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Australian fortean Paul Cropper--co-author of two fabulous books, The Yowie: In Search of Australia's Bigfoot and Australian Poltergeist: The Stone-throwing Spook of Humpty Doo and Many Other Cases--has just started a new blog and his first post is a dozy. It's all about the "rain" of fish that took place in Texas on the afternoon of January 16, 2018. His investigation, conducted remotely we assume, is a model of how these things should be done. The report considers several proposed explanation and finds them all lacking. What better way to kick off a fortean blog! (PH)

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An independent researcher has cast doubt on the anomalous nature of one of the two videos publicly released along with the announcement of the existence of the Advanced Aerospace Threat Identification Program (AATIP) last December. Greg Taylor describes two videos produced by Ian Goddard that suggest features of the gimbal infrared system, when locked onto a jet aircraft, could cause results extremely similar to what the 2015 GIMBAL video portrays. The explanation is on its face impressive, although as Greg notes, it does not "prove" that the subject of the video was indeed a jet. Another quibble is that Goddard's explanation only applies to the single image on the video, when the accompanying audio includes the words "There's a whole fleet of them; look on the ASA". We do not hear that sentence in the Goddard videos, but the Metabunk people discuss this issue in their review entitled NYT: GIMBAL Video of U.S. Navy Jet Encounter with Unknown Object. Well, now that the U.S. has 'fessed up to its secret UFO program, will other countries also own up? In British Ministry of Defence Breaks Silence on Bombshell US X-Files Jon Austin gives us the English answer: No. (WM)

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We stay in chilly British waters for today's crypto-round-up, beginning off the coast of County Clare in Ireland, where the sighting of a fishy female with "well-shaped hands" occurred just before the death of Edward VII. Further north, Glasgow Boy heats things up a little with A Review of "The Loch Ness Mystery Reloaded" (Part II) which is a further exposition of his excoriating opinions of Ronald Binns' latest book. And finally, still in Scotland, Karl Shuker tells us I'd Like to be beside the Sea in a Water-horse's garden in the shade, which is a whimsical intro to his analysis of the Ord Water Horse's skeleton on the Isle of Skye. (LP)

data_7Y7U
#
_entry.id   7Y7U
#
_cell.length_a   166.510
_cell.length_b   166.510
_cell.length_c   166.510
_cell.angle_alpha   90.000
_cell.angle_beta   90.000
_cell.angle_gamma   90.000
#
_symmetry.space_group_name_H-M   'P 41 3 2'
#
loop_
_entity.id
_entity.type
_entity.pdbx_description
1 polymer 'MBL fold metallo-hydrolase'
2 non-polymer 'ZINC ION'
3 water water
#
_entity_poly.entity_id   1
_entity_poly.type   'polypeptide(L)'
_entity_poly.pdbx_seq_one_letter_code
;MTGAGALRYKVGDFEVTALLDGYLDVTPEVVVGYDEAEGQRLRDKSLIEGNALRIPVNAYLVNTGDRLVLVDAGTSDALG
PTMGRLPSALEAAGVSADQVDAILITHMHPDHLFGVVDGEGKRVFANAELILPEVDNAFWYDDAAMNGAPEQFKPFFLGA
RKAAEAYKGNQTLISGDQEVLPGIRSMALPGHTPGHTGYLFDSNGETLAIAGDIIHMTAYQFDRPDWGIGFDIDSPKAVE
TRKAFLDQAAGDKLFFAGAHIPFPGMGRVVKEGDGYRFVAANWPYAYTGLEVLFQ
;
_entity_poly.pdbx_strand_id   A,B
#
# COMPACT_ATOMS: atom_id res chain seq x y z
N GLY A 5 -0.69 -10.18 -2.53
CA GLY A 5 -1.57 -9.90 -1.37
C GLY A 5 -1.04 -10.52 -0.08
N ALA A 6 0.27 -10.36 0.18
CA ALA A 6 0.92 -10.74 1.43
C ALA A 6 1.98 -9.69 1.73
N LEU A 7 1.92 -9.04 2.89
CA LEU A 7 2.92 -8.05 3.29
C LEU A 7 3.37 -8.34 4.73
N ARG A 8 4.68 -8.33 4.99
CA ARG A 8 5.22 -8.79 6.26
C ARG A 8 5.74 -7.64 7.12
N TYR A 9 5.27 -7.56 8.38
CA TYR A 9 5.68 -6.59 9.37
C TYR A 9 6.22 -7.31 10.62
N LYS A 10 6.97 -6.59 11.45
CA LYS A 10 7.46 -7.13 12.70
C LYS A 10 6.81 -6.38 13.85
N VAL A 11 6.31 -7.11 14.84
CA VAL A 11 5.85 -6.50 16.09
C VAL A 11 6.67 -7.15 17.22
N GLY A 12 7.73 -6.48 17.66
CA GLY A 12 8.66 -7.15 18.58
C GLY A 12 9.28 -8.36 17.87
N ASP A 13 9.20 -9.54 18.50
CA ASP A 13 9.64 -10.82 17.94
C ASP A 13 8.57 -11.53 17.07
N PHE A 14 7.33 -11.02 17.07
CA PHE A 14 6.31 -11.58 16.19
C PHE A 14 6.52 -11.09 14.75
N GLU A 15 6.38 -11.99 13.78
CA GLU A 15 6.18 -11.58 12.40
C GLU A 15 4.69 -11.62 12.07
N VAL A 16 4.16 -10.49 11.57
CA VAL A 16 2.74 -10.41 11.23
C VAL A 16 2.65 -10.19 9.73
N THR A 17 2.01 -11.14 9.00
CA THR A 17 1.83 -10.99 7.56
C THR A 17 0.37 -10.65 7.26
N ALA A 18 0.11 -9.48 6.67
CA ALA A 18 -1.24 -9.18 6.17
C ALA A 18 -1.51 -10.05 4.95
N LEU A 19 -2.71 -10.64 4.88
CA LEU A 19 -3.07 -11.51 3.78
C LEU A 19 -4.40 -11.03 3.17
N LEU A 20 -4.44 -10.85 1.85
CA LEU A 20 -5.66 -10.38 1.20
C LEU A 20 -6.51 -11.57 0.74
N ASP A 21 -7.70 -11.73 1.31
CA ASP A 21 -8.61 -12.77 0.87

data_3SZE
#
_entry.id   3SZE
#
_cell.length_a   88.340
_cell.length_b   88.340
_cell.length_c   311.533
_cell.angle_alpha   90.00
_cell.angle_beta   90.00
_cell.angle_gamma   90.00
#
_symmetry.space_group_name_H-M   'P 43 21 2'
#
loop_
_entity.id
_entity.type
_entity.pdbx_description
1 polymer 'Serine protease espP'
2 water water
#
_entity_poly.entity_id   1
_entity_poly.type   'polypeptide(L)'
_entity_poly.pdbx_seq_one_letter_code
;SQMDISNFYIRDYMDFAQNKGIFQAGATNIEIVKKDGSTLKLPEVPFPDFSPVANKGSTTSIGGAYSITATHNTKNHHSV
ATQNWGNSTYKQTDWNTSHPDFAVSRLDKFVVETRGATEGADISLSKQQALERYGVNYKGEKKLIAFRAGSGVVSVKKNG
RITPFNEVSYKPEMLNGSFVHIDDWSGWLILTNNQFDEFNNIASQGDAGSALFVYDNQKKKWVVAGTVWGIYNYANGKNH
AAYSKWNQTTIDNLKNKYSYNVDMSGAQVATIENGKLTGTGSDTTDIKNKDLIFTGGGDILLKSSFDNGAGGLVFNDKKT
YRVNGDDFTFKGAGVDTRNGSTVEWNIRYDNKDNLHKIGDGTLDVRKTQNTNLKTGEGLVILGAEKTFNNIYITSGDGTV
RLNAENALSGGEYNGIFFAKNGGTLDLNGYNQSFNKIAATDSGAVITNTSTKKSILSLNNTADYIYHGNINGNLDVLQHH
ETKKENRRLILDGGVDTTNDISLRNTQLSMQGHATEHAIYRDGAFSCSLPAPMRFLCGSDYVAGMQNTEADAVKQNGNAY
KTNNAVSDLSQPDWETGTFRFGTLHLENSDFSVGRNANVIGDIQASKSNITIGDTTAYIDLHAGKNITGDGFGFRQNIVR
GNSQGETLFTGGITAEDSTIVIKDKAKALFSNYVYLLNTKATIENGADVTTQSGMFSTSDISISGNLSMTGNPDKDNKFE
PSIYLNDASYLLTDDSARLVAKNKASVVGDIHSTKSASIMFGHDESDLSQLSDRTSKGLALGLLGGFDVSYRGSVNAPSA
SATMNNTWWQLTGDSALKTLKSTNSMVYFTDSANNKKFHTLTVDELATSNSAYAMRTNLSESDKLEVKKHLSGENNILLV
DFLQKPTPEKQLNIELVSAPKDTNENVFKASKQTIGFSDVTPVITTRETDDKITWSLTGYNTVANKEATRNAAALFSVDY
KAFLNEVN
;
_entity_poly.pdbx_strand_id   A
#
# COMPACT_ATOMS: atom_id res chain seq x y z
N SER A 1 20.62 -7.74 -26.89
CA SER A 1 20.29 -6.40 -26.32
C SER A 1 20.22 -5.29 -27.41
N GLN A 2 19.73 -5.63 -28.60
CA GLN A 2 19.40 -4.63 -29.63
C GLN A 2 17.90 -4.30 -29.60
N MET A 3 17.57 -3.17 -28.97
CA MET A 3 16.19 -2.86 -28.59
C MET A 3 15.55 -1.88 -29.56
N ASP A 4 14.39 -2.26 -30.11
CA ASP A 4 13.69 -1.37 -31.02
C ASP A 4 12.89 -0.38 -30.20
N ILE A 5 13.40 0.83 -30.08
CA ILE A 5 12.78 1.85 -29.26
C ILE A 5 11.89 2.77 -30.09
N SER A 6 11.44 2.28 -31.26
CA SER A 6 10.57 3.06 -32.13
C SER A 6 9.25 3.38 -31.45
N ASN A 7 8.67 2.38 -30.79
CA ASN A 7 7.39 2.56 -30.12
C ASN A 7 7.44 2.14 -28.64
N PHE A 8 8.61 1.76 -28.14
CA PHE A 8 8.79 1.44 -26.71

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Ufology is as much about the witnesses and those who interact with them as about whatever is perceived. Penn State historian Greg Eghigian says a group of Canadian scholars is intensively studying the human response to UFOs, and we can expect some reports on their work eventually. Nick Redfern's already got one for us, as he relates in The Road to Strange: A New UFO Book Reviewed. Michael Brein and Rosemary Ellen Guiley emphasize how UFO experiences affect the witnesses themselves--how they and those around them deal with the aftermath. Ridicule is a prominent element in a number of instances. But maybe that is diminishing, as seen in Poll: A Majority of Americans Are Preparing For An Extraterrestrial Invasion. Yes, Jazz Shaw's title is a bit over the top. But Shaw aptly asks whether the perceived rise in public acceptance of ET possibilities may be somewhat connected to the revelations of the Pentagon UFO study program, either in a rise in belief itself, or just in the willingness to express that opinion. Some might even find that latter a job enhancement move, says Paul Seaburn in his Kim Wilde Sees a UFO and Fears an Alien Abduction. The English pop singer and personality recently mentioned a 2009 UFO encounter in an interview, just coincidentally on the eve of a new album and concert tour called "Here Come The Aliens." But promoting one's UFO interests can have its pitfalls, too; just ask the subject of 'Ghostbuster for Aliens' Investigates UFOs on the 'Paranormal Highway'. Michael Koenigs profiles Colorado's controversial ufologist Chuck Zukowski, who was fired by a Sheriff's office for mixing paranormal and police work. (WM)